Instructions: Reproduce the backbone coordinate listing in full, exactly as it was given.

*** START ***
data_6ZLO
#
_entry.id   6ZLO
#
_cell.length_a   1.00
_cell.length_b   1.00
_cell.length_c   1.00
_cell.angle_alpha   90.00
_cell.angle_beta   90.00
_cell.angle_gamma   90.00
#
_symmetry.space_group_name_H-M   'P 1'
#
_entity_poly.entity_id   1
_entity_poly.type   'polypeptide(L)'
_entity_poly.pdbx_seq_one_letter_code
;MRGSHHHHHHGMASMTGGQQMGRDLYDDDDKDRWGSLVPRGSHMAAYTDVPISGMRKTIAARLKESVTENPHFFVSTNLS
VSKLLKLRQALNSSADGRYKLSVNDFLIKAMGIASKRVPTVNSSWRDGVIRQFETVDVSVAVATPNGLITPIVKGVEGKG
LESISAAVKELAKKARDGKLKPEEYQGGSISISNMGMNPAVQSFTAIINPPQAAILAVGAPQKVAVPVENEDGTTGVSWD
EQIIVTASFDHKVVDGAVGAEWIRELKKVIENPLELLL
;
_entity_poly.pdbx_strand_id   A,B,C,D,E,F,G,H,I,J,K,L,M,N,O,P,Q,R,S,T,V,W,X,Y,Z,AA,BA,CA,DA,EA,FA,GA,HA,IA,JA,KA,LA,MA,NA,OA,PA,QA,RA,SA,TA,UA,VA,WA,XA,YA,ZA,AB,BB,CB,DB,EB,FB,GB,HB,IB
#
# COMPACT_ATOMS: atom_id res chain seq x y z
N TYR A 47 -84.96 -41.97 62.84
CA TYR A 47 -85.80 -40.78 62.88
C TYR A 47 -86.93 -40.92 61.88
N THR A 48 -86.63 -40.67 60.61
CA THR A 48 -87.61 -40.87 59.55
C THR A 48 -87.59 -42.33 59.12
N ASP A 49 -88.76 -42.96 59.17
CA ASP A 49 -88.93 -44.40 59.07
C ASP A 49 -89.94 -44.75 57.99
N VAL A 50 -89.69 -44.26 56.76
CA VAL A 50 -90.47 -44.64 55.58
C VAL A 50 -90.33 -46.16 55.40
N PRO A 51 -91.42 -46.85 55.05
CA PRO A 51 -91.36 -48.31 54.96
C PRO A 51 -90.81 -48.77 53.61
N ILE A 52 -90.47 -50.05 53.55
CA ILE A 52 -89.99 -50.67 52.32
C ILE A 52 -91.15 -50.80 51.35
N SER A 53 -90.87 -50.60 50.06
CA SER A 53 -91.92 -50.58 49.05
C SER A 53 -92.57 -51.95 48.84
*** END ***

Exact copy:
data_6ZLO
#
_entry.id   6ZLO
#
_cell.length_a   1.00
_cell.length_b   1.00
_cell.length_c   1.00
_cell.angle_alpha   90.00
_cell.angle_beta   90.00
_cell.angle_gamma   90.00
#
_symmetry.space_group_name_H-M   'P 1'
#
_entity_poly.entity_id   1
_entity_poly.type   'polypeptide(L)'
_entity_poly.pdbx_seq_one_letter_code
;MRGSHHHHHHGMASMTGGQQMGRDLYDDDDKDRWGSLVPRGSHMAAYTDVPISGMRKTIAARLKESVTENPHFFVSTNLS
VSKLLKLRQALNSSADGRYKLSVNDFLIKAMGIASKRVPTVNSSWRDGVIRQFETVDVSVAVATPNGLITPIVKGVEGKG
LESISAAVKELAKKARDGKLKPEEYQGGSISISNMGMNPAVQSFTAIINPPQAAILAVGAPQKVAVPVENEDGTTGVSWD
EQIIVTASFDHKVVDGAVGAEWIRELKKVIENPLELLL
;
_entity_poly.pdbx_strand_id   A,B,C,D,E,F,G,H,I,J,K,L,M,N,O,P,Q,R,S,T,V,W,X,Y,Z,AA,BA,CA,DA,EA,FA,GA,HA,IA,JA,KA,LA,MA,NA,OA,PA,QA,RA,SA,TA,UA,VA,WA,XA,YA,ZA,AB,BB,CB,DB,EB,FB,GB,HB,IB
#
# COMPACT_ATOMS: atom_id res chain seq x y z
N TYR A 47 -84.96 -41.97 62.84
CA TYR A 47 -85.80 -40.78 62.88
C TYR A 47 -86.93 -40.92 61.88
N THR A 48 -86.63 -40.67 60.61
CA THR A 48 -87.61 -40.87 59.55
C THR A 48 -87.59 -42.33 59.12
N ASP A 49 -88.76 -42.96 59.17
CA ASP A 49 -88.93 -44.40 59.07
C ASP A 49 -89.94 -44.75 57.99
N VAL A 50 -89.69 -44.26 56.76
CA VAL A 50 -90.47 -44.64 55.58
C VAL A 50 -90.33 -46.16 55.40
N PRO A 51 -91.42 -46.85 55.05
CA PRO A 51 -91.36 -48.31 54.96
C PRO A 51 -90.81 -48.77 53.61
N ILE A 52 -90.47 -50.05 53.55
CA ILE A 52 -89.99 -50.67 52.32
C ILE A 52 -91.15 -50.80 51.35
N SER A 53 -90.87 -50.60 50.06
CA SER A 53 -91.92 -50.58 49.05
C SER A 53 -92.57 -51.95 48.84